Alcohol suppresses the central nervous system. In the first few days of withdrawal, the CNS needs to readjust and that may cause a fever. Another symptom of alcohol withdrawal is muscle contractions. If you experience tremors, it may increase your body temperature.
In case the temperature goes above 103°F (40°C) and does not come down within an hour of home treatment, or persists for over 24 hours during withdrawal - you should seek emergency medical care.
5.  Blood Clots
Blood ClotsIt is very important to know that fever can be a symptom of a blood clot!
A blood clot is a clump of blood, which has solidified from a liquid to a gel-like or semi-solid substance. Clotting can be necessary when you get injured or cut, as it prevents you from losing too much blood. However, when it forms in one of your veins, it can travel to your heart and lungs, get stuck and prevent blood flow. This is a medical emergency.  
According to experts, fever along with pain, swelling and redness in your leg or shortness of breath could point to a blood clot. 
6.  Traveling
When traveling you are exposed to new types of bacteria different than the ones your body is already accustomed and immune to. The risk increases for travelers to tropical or developing countries. Doctors identify various types of travel-associated infections that cause fever - the most dangerous of these include malaria, dengue, typhoid fever, and chikungunya. All of them begin with flu-like symptoms.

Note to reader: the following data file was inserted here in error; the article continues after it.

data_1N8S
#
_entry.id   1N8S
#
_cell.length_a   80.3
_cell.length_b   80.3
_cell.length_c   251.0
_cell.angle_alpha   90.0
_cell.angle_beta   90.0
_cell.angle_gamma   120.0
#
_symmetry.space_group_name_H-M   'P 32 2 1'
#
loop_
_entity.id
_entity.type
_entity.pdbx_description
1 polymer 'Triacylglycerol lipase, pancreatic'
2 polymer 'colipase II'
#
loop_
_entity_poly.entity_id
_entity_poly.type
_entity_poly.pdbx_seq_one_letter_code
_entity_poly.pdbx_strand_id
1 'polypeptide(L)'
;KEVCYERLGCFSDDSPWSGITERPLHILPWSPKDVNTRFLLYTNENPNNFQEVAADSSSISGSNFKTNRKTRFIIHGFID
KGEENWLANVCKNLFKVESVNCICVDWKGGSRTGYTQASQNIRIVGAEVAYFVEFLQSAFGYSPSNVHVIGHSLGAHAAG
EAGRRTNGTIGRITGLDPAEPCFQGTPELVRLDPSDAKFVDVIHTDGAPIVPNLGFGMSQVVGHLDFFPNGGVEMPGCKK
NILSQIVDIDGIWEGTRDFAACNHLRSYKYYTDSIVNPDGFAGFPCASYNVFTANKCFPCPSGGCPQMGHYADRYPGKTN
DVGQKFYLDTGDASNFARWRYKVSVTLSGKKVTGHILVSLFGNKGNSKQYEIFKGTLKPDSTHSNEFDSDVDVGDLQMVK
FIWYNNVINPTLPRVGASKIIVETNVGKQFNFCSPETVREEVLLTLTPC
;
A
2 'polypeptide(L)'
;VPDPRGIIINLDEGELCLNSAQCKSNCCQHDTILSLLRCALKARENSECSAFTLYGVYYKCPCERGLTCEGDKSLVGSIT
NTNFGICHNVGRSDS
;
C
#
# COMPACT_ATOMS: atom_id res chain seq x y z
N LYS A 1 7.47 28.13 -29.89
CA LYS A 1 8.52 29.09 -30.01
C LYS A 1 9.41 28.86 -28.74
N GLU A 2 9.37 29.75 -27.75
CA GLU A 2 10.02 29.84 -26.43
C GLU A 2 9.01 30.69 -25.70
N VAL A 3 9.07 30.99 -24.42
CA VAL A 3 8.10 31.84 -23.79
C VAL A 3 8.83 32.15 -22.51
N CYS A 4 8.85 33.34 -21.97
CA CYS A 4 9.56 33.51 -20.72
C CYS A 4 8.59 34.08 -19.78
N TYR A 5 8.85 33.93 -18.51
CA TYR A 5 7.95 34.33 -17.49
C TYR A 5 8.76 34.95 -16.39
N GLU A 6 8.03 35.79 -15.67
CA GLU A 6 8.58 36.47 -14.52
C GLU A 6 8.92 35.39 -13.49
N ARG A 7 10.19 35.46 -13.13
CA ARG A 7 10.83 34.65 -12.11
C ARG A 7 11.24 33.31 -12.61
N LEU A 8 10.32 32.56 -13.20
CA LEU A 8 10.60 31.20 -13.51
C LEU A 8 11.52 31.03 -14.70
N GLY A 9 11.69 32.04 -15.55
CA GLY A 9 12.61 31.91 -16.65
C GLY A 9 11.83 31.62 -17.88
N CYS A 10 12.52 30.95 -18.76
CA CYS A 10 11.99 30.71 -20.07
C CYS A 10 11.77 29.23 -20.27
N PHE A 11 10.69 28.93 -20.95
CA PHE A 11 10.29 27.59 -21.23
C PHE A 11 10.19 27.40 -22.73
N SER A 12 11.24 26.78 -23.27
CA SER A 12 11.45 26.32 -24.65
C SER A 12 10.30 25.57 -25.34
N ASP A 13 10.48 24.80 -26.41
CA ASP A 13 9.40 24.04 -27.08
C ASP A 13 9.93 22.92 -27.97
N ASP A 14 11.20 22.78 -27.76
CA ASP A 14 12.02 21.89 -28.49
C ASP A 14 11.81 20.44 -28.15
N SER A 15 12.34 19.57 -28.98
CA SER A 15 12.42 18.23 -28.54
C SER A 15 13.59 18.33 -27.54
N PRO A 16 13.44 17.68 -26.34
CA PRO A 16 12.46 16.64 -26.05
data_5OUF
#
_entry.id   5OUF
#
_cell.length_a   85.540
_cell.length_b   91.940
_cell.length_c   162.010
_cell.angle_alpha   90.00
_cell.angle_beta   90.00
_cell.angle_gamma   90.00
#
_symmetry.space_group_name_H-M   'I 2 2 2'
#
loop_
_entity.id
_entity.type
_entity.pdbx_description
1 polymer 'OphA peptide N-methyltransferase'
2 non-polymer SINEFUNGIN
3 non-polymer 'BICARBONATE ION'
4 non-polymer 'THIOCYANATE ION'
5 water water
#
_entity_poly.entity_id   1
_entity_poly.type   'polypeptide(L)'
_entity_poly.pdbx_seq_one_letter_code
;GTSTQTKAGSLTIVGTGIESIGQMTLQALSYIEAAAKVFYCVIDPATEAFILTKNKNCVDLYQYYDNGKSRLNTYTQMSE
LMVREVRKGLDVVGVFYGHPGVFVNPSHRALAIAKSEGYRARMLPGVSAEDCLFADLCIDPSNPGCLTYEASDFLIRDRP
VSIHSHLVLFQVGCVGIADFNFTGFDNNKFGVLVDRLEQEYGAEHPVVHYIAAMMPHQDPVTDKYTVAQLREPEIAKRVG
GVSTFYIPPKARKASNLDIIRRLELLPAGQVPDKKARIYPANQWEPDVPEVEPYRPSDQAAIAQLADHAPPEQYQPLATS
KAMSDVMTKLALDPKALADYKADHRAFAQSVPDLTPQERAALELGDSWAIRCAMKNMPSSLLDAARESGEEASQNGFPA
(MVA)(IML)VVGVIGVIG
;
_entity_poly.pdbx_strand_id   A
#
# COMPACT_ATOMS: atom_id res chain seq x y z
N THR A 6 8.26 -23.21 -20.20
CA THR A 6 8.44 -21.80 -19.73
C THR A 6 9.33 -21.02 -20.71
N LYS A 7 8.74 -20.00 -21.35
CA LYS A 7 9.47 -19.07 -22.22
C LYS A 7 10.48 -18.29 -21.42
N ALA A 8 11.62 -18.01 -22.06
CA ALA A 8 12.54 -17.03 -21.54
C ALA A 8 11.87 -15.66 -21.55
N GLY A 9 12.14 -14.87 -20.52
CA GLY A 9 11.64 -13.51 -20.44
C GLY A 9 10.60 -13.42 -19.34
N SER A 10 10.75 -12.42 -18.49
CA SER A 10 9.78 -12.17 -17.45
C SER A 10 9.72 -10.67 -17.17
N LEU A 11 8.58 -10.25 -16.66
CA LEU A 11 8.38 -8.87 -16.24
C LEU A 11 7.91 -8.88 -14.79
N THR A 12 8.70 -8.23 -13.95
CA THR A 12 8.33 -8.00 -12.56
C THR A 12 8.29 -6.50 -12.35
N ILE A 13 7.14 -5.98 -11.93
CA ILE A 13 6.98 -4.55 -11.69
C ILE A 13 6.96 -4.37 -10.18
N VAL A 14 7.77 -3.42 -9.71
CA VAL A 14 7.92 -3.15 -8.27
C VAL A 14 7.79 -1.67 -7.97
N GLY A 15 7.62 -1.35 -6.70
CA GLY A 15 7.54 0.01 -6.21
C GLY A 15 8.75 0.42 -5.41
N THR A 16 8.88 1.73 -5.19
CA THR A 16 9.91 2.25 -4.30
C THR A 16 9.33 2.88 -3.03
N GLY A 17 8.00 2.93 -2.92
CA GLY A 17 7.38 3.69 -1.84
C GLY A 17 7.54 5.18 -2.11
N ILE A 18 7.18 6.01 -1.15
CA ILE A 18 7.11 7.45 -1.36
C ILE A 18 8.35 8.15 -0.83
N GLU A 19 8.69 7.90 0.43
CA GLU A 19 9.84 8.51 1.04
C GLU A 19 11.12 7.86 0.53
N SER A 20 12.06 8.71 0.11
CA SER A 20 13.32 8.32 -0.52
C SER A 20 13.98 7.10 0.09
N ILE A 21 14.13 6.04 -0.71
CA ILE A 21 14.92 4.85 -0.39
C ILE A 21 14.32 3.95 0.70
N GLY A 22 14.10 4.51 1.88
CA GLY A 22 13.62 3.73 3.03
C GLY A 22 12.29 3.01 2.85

It is important to consult your physician about guidelines for safe food and water consumption overseas. If you experience fevers upon your return from a trip, its best to go get checked.
7.  Hormone Disorder Changes
Hormone Disorder Changes
Thyroid hormones T3 and T4 are produced by the thyroid gland, which takes iodine (found in many foods) and converts it to said hormones. Your metabolism is regulated through the release of T3 and T4, but when too much of them is produced, the body goes into a state of hyperthyroidism.
When not treated, it can deteriorate to a thyroid storm. The symptoms are soaring heart-rate and blood pressure as well as a high fever. Besides untreated hyperthyroidism, a thyroid storm can occur because of trauma, heart attack or delivery of a baby. It is a life-threatening condition that should be treated by medical staff immediately!

8.  Inflammatory Conditions
Inflammatory Condition
Inflammation is the process that occurs in your body when it is fighting against harmful infections, injuries, and toxins. Similarly to the case of infection-induced fever, inflammation triggers the immune system to raise body temperature and create the symptom of fever.
Chronic inflammation is when the response lingers, thus leaving your body in a constant state of alert. This can have various negative effects over time, as the immune system eventually starts attacking healthy tissues in the body. Over time, chronic inflammation can result in tissue death, scarring, and DNA damage, all of which contribute to the development of degenerative diseases, such as cancer.